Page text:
For all of the progress that we’ve made with our practice, it’s not that useful if we can’t maintain it. We can fall prey to instability, which may feel like a regression in our results. This is where faith comes in—and willpower.
Again remembering the sutra 1.14, continuing our practice can help us create clarity, space, and stability needed to overcome this obstacle.
What comes along with these obstacles?
Along with these nine obstacles, there are four signs of a disturbed mind:
“Sorrow, bitterness, body not listening to you, shaky and irregular inspiration and expiration are the companions of these distractions.” – Patanjali Yoga Sutra
You might have been asking yourself how to know if you have fallen prey to any of the 9 obstacles. What is too much inertia and what is rest? What is enjoying your senses and what is overindulging? If any of the 9 obstacles appear in your path, you will experience the following sighs:
Sorrow and sadness. Perhaps you cry more than usual or feel sad and unenthused about life, wondering what the point is.
Bitterness in the heart and mind. You feel bitter inside. You don’t get along with those around you and don’t feel good about yourself either.
Your body does not listen to you. You experience restlessness in your body or a lack of coordination between your body and your mind.
Irregular, shaky, uncomfortable breathing. Your breathing is shallow, irregular, and contracted. You might even feel like you’re constantly holding your breath, and are unable to breathe out fully.
Overcoming the obstacles: how to get rid of these hurdles in yoga practice?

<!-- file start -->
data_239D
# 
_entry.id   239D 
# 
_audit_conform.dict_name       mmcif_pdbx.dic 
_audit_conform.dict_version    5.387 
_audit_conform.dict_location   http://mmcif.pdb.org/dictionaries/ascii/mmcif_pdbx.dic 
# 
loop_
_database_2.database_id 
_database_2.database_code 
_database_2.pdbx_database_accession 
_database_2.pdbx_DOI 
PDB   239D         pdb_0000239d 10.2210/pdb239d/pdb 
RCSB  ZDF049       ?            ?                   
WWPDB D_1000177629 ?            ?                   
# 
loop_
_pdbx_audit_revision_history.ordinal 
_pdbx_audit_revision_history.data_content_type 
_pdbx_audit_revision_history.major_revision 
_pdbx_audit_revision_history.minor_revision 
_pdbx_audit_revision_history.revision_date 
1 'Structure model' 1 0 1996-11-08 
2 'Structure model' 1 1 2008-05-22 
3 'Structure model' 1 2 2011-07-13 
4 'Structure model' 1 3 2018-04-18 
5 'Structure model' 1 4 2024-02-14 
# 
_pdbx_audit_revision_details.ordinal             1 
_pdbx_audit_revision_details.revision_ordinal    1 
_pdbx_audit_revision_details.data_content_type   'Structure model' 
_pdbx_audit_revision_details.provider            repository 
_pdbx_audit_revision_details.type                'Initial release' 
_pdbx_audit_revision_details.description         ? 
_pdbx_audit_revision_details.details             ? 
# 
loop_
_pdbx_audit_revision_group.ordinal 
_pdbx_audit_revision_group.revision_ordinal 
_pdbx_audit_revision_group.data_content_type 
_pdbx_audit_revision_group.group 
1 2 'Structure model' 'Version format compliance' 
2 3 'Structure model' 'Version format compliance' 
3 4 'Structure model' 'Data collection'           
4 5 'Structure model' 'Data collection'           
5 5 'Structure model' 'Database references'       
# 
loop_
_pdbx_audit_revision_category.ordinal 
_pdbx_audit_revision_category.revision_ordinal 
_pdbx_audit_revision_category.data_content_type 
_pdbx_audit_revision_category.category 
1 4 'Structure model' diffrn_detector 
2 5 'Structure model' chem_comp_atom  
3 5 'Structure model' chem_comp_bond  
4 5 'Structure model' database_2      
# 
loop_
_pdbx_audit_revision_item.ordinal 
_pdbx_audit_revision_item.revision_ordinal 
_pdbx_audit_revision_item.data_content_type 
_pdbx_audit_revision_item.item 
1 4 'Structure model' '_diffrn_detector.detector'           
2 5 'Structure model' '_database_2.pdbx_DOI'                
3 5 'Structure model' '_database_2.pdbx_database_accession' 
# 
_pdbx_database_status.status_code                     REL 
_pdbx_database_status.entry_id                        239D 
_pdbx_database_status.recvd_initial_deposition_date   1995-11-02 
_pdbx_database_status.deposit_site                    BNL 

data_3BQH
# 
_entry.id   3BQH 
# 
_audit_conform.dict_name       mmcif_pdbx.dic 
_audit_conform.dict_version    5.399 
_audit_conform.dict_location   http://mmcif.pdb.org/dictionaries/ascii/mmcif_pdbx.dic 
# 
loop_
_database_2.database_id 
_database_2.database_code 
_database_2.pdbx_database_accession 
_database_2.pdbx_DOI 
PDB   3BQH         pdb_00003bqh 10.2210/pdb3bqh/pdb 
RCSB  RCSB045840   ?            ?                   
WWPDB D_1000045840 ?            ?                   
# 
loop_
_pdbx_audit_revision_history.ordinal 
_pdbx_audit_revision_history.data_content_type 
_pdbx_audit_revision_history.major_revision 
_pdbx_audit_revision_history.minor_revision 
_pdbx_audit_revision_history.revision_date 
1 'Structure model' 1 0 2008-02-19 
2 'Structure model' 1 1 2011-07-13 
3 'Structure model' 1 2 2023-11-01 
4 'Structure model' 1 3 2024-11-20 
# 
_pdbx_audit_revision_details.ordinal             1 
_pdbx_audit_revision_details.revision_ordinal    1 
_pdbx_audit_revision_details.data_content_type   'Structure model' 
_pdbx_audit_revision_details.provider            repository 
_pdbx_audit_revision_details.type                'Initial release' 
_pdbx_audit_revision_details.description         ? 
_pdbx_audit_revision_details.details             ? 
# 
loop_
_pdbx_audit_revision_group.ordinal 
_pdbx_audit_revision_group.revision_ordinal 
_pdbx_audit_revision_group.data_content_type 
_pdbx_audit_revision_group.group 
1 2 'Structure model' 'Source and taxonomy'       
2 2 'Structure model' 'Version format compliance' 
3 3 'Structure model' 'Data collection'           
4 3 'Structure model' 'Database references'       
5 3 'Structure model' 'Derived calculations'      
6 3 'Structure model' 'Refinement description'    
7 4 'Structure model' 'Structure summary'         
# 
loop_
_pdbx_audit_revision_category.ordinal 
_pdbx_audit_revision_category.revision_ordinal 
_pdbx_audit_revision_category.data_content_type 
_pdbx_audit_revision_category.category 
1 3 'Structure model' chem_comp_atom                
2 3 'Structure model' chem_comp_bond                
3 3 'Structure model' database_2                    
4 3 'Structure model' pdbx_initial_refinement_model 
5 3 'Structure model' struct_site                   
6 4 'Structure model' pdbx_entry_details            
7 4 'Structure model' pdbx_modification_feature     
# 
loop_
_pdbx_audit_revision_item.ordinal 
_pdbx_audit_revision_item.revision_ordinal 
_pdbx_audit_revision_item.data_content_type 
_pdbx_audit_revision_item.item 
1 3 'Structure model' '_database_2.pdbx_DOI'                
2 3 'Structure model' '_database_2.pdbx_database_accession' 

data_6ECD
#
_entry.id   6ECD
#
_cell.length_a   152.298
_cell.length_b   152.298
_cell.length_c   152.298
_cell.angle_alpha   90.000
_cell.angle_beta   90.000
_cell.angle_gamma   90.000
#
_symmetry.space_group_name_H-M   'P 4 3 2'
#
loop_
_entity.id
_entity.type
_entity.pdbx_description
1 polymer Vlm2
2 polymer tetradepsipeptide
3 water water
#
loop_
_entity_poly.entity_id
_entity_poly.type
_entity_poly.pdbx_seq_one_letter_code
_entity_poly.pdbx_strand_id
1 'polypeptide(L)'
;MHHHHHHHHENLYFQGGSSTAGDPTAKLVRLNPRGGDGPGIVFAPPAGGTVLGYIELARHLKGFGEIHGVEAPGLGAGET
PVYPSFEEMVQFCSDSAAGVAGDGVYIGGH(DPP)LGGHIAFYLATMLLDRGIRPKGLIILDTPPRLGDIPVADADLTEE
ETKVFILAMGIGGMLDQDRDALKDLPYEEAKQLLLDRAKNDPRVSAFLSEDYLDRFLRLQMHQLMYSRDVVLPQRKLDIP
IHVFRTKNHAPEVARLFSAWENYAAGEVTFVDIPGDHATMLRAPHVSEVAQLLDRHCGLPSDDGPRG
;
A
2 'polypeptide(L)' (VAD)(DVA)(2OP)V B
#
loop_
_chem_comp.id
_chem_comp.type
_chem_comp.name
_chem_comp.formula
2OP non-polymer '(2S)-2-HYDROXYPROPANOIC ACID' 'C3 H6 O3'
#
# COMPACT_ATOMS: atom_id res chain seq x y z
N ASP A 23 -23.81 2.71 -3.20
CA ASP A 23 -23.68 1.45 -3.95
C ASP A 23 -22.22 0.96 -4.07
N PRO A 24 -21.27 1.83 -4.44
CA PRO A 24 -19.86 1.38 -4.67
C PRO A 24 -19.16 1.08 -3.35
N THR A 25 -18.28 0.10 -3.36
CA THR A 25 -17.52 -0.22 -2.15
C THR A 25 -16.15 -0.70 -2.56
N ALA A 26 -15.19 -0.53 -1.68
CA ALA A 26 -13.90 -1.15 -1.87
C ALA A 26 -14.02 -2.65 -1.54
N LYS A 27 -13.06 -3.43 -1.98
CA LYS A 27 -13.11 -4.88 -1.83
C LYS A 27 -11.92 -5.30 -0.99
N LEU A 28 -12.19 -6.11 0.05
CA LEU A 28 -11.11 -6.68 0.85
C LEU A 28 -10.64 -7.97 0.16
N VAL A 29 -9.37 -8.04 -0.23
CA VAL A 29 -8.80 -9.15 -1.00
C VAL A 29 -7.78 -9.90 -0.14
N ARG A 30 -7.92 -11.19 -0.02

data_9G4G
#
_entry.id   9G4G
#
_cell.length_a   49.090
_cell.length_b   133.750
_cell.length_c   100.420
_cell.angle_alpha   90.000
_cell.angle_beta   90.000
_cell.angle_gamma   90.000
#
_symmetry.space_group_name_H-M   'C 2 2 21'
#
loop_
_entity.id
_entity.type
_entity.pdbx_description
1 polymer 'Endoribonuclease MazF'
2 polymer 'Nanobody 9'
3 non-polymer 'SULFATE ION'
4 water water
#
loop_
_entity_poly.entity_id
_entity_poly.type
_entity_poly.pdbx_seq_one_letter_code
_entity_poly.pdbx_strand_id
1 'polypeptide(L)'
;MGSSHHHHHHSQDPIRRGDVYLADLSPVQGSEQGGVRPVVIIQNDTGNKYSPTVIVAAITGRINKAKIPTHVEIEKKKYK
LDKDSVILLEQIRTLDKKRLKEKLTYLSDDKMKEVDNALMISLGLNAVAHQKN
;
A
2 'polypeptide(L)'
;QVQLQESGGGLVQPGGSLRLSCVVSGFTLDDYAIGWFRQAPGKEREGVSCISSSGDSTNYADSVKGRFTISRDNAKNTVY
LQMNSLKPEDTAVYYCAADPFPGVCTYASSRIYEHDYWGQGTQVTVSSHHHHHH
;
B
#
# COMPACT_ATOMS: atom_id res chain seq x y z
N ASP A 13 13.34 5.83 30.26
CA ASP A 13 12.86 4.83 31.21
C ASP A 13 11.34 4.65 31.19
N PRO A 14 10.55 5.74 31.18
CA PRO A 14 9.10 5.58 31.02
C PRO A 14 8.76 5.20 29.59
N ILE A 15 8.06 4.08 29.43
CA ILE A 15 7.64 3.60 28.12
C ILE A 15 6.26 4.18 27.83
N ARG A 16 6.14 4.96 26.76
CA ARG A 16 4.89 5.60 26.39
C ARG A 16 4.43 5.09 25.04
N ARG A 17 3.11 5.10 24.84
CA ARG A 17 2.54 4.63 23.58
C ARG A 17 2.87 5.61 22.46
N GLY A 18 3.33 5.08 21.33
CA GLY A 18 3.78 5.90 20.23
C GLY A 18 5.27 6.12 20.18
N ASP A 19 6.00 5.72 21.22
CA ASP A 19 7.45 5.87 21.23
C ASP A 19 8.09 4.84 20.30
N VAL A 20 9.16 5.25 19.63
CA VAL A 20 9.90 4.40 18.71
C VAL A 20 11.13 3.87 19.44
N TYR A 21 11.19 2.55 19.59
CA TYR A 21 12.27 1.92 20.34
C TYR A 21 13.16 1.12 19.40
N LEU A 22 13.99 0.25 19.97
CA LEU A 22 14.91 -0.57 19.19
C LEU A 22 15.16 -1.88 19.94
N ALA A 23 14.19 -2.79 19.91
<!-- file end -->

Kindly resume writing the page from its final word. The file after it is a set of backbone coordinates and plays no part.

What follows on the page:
Dedication and perseverance are the keys to overcoming these obstacles. Just like a river overcomes all obstacles in its way and keeps flowing towards its ultimate goal, similarly, if you continue with your consistent practice, you will overcome the obstacles.
Obstacles are valuable pointers that show us how to develop towards our full potential. We can’t avoid them but we can gratefully accept them and transform them into the wonder that is hidden in them. Luckily, the great sage Patanjali has given us a troubleshooting guide. Knowing and studying this guide will give you more skill, compassion, and understanding of how to overcome obstacles so you can progress on your path.
Practicing yoga consistently with one-pointed attention is the key
“To overcome them or for their prevention, practice one principle.” – Patanjali Yoga Sutra
With practice and consistency, these obstacles will pass with time. To get rid of them, do just one thing, single-pointed attention on one thing. It could be a practice, a path, or even a guru or teacher. This brings clarity and reduces distractions. The single-pointed mind is whole and complete. It is the source of joy, peace, and bliss. Single-pointed focus is the way to overcome these distractions.
By focusing all of your attention on a single principle the obstacles dissolve and begin to lose their grip on you.
Whether you are a beginner or advanced practitioner, those on the path of wisdom and enlightenment will encounter many obstacles, maybe a few of the above-mentioned or perhaps all. It is important to remember that sincere practitioners must continue to practice in spite of the obstacles. Daily practice over a long period of time is the best remedy against all obstacles.
Art of living Faculty
Regional Director GEP
Has been with the organisation since 20years, a meditator, a yoga enthusiast and an ardent devotee of Gurudev Sri Sri Ravishankar ji